That's how I ended up walking the middle path of the Leviticus. Bristle and canvas shoes - and in the middle ironed clothes. Who said anything could be simple in this life?!
I've already stopped counting how many years I've been doing this.
Participates in the anxious events of Tisha B'av.
Small or large events, always in the presence of many teenagers.
Conversations that focus less on the distant past, on the first or second house, and more on our house, the "third".
The eternal fear that we haven't changed.
that we learned nothing.
That there is some defect in the Jewish head, a destructive bug in the operating system that does not allow us to possess what other peoples have is almost trivial.
A bug that also makes us forget too quickly what takes us an eternity and a half to understand.
Over the years, I discovered that some of the lovable speakers who sat next to me on speaking platforms preached one thing, and actually did the complete opposite.
Over time, I developed a suspicious attitude towards sweet and empty talk about unity and "free love" (what is that anyway?), and I started asking people what they themselves are willing to give up, what principle that is sacred to them they are willing to dance for the sake of the peace of the third house, and take at least a step back.
It was Yossi Banai who used to quote his mother's words, that every time a Jew says "make peace in his high places, he will make peace on us" - he usually takes three steps back.
President Herzog returned and expressed concern about the upcoming election.
I don't think anyone in the hall disagreed with his words that elections not only sharpen our differences of opinion, but also stir up old hatreds.
It is true, even established democratic regimes of our own, and with a glorious parliamentary tradition, suffer lately from instability, and especially from a tendency to deny the very legitimacy of the opponent, to silence him or to make him disappear from the field.
They say it's because of the networks.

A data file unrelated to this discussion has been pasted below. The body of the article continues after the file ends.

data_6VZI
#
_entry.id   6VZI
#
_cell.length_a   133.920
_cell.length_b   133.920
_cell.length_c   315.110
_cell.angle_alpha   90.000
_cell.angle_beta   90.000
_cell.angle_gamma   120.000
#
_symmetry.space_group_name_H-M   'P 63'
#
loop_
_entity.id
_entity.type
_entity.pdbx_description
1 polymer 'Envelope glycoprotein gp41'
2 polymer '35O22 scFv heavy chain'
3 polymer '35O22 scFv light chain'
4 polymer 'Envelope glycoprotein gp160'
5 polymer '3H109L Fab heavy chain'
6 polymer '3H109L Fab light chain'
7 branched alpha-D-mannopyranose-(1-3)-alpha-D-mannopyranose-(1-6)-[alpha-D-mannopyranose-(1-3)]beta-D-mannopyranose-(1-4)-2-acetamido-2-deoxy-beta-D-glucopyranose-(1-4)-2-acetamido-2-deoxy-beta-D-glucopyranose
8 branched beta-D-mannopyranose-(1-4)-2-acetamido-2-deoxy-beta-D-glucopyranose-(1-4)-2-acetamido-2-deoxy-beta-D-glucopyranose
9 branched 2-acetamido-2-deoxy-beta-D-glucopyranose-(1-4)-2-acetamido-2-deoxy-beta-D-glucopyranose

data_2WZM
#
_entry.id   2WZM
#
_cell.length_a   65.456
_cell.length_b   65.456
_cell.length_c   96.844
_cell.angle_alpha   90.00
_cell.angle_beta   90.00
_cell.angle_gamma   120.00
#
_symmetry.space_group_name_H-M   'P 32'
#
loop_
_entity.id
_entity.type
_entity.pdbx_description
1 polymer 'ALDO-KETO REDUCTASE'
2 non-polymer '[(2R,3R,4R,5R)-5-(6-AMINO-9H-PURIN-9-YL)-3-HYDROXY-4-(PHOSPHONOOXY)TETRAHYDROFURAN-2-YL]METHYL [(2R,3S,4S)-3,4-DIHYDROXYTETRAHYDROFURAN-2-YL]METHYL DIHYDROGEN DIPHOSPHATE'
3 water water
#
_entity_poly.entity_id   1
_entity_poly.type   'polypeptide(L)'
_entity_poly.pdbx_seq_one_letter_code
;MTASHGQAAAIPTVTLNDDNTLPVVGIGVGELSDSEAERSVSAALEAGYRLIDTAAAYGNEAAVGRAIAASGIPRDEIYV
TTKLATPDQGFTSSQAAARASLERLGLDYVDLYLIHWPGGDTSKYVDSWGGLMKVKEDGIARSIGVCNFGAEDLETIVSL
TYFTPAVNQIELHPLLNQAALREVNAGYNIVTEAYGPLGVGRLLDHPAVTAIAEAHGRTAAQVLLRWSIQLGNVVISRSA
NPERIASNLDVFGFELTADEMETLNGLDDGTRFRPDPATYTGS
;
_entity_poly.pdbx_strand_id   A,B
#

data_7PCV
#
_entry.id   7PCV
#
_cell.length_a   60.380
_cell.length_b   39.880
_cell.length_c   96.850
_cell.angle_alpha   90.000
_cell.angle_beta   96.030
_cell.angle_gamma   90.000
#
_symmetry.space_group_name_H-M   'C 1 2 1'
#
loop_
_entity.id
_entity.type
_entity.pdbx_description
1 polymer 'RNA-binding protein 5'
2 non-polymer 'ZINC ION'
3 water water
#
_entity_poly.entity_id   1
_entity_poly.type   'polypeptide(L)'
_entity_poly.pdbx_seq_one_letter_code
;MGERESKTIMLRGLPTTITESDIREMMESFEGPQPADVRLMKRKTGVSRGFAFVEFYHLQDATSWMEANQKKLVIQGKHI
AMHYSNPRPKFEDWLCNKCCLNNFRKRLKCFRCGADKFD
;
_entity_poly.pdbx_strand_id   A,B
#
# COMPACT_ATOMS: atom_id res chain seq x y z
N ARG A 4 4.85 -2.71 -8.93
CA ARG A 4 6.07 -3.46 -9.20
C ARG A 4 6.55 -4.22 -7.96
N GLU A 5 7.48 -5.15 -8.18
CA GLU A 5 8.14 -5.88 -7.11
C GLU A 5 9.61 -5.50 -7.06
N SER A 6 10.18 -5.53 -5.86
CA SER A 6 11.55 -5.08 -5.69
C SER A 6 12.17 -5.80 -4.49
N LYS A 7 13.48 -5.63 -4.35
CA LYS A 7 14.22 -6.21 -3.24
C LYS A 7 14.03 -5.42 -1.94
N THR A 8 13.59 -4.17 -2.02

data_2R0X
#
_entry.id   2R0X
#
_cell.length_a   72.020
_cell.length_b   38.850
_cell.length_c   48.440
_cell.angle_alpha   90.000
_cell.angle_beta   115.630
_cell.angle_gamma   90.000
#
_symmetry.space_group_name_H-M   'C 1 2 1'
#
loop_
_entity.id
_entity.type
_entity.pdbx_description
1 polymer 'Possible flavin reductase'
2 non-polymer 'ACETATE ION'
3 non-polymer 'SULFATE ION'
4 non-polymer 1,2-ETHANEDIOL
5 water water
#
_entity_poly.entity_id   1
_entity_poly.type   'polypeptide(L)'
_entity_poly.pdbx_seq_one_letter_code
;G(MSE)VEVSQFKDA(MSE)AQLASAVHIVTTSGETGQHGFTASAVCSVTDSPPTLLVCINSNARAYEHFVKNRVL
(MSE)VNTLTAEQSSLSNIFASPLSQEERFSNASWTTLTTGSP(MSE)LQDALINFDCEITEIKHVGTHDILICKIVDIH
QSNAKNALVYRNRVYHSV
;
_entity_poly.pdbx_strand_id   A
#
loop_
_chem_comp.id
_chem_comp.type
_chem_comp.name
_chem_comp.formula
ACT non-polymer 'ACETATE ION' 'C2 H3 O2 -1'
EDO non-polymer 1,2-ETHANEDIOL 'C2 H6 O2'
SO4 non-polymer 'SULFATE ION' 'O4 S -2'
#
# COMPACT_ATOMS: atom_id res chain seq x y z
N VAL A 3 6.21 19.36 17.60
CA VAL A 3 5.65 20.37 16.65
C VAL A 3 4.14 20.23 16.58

The alienation of the screen generation.
But whoever wants to take comfort in the fact that we are not alone, then good luck to him.
But in the meantime I have a proposal that will of course never be accepted, but it already manages to stimulate my imagination.
Well, my proposal is based on the thought that we, as the State of Israel, are allowed to be a little different from the rest of the world.
In any case, we are not so successful in thinking inside the box, so maybe it is worth devoting ourselves to thinking outside it.
I am honored to suggest that in the upcoming election each voter will have to cast two ballots: one of them (white background?) for the party that will represent my views and my worldview.
On the other note (economy background?) - who is the representative I would like to represent the views and worldviews that I completely disagree with.
The weight of the economic note will be about a third or a quarter of the weight of the main note, but an envelope with one note in it will be rejected.
Also, an envelope will be disqualified if the two notes inside are not opposite each other.
Thus, for example, every right-wing voter will be asked to choose which of the left-wing parties he would prefer to see in the Knesset: Meretz, Labor or the Joint.
Every Lieberman voter will decide between Shas, the Hasidim or the Lithuanians. And so on.
In this strange election system, every elected official, even from the fringes of the opposition, will know that he works even for those who do not believe in his way.
He should not, of course, lie in his heart, flatter or represent them, but it certainly does not pay him to incite against them or deny their very legitimacy.
The voters themselves may also have to rethink.
The proposal, I admit, is a little immature and very delusional.
It is in its infancy, of course, and the legal team (which I don't have) is already working on the more detailed version.
But to tell the truth, I have yet to hear a less bad proposal.
Were we wrong?
We will fix it!
If you found an error in the article, we would appreciate it if you shared it with us